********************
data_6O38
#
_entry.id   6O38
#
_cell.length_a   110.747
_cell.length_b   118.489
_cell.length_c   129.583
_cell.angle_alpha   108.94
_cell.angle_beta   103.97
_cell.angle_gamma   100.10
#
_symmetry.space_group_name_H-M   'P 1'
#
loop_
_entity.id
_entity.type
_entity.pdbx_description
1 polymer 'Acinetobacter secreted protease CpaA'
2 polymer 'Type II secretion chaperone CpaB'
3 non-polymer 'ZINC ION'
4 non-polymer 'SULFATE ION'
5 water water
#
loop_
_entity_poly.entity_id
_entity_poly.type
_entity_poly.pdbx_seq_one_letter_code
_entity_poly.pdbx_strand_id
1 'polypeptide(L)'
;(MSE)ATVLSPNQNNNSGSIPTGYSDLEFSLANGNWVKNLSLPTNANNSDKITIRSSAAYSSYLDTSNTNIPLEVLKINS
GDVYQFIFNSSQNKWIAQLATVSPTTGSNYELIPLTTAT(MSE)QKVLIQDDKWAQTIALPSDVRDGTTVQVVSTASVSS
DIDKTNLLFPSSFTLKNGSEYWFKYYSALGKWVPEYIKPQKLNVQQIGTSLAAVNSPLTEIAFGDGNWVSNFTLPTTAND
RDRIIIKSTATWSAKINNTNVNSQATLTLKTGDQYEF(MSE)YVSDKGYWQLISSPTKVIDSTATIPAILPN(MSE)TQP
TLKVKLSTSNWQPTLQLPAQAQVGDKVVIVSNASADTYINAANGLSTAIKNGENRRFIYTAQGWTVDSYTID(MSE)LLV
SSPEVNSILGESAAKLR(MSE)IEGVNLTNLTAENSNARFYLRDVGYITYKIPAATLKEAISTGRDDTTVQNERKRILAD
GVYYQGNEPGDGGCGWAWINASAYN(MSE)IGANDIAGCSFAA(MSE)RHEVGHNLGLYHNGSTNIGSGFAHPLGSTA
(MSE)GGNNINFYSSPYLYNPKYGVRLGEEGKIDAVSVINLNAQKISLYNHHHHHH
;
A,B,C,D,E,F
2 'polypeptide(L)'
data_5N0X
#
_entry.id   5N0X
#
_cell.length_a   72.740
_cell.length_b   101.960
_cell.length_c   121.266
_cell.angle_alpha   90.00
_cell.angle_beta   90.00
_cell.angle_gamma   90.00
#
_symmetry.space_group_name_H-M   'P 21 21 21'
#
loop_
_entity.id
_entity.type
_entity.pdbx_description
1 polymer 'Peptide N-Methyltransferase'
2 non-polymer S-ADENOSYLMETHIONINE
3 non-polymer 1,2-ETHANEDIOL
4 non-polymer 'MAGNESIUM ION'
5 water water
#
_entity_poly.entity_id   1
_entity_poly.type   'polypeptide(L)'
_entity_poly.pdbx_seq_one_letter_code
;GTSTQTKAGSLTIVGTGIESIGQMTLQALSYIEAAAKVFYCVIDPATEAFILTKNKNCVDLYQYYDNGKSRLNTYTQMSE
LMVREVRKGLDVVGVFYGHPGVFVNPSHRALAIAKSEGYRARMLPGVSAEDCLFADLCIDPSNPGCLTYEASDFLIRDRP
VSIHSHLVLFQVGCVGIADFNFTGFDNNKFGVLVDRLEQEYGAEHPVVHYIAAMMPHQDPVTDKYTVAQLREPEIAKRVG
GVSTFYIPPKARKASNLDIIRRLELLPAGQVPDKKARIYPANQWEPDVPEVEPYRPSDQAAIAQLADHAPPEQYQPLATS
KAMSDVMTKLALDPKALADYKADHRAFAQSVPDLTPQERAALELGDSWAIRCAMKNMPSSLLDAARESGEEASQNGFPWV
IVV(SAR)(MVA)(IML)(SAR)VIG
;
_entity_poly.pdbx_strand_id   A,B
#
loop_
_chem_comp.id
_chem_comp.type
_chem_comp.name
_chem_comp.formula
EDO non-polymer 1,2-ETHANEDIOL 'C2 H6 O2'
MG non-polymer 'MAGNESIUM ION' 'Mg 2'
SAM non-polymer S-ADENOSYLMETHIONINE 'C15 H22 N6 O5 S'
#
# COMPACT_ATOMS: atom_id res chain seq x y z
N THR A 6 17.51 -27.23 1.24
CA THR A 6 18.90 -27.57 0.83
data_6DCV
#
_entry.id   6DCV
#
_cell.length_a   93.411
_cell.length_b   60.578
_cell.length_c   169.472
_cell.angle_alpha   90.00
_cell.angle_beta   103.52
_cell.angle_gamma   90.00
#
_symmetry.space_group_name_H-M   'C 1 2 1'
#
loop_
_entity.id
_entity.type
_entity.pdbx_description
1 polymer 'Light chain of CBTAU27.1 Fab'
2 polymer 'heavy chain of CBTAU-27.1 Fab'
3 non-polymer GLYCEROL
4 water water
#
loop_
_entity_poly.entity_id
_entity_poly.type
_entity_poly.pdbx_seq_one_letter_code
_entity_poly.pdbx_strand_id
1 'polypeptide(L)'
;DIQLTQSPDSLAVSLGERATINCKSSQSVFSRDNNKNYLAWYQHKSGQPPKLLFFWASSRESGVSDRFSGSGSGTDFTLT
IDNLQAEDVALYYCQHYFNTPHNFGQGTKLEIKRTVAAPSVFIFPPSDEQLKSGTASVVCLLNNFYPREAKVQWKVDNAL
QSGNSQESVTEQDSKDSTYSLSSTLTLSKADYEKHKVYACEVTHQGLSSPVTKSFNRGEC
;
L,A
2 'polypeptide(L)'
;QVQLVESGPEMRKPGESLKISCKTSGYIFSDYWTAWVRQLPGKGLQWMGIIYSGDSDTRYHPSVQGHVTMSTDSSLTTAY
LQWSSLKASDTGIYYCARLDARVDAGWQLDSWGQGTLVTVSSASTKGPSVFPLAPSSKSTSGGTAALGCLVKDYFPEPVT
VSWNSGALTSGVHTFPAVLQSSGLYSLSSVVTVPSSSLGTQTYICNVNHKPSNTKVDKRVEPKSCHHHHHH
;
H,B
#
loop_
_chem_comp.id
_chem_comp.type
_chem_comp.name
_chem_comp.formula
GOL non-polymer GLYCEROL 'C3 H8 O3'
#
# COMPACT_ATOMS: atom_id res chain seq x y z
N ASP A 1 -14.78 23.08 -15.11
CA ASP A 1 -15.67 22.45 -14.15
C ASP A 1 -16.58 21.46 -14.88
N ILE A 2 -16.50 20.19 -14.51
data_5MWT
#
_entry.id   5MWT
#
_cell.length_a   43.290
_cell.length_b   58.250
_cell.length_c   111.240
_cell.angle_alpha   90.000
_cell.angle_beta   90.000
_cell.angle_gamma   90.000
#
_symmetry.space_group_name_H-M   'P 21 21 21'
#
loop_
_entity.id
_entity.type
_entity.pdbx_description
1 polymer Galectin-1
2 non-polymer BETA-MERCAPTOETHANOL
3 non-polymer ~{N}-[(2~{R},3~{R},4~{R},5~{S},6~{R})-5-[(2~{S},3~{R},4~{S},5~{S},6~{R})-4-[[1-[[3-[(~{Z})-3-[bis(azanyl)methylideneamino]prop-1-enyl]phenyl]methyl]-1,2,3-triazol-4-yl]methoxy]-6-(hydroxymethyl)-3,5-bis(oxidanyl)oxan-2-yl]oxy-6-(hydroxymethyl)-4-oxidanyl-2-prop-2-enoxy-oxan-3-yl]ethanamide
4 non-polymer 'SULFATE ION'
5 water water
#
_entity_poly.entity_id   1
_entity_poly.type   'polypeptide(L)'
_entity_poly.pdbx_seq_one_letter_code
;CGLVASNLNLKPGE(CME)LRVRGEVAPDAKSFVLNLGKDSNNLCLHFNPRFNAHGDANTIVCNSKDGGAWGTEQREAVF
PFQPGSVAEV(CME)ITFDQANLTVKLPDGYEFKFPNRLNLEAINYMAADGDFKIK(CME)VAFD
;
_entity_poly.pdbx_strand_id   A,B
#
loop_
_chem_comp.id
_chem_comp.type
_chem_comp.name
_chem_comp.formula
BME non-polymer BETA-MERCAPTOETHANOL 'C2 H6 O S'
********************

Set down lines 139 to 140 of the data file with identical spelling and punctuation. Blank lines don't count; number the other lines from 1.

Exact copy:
N ILE A 2 -16.50 20.19 -14.51
data_5MWT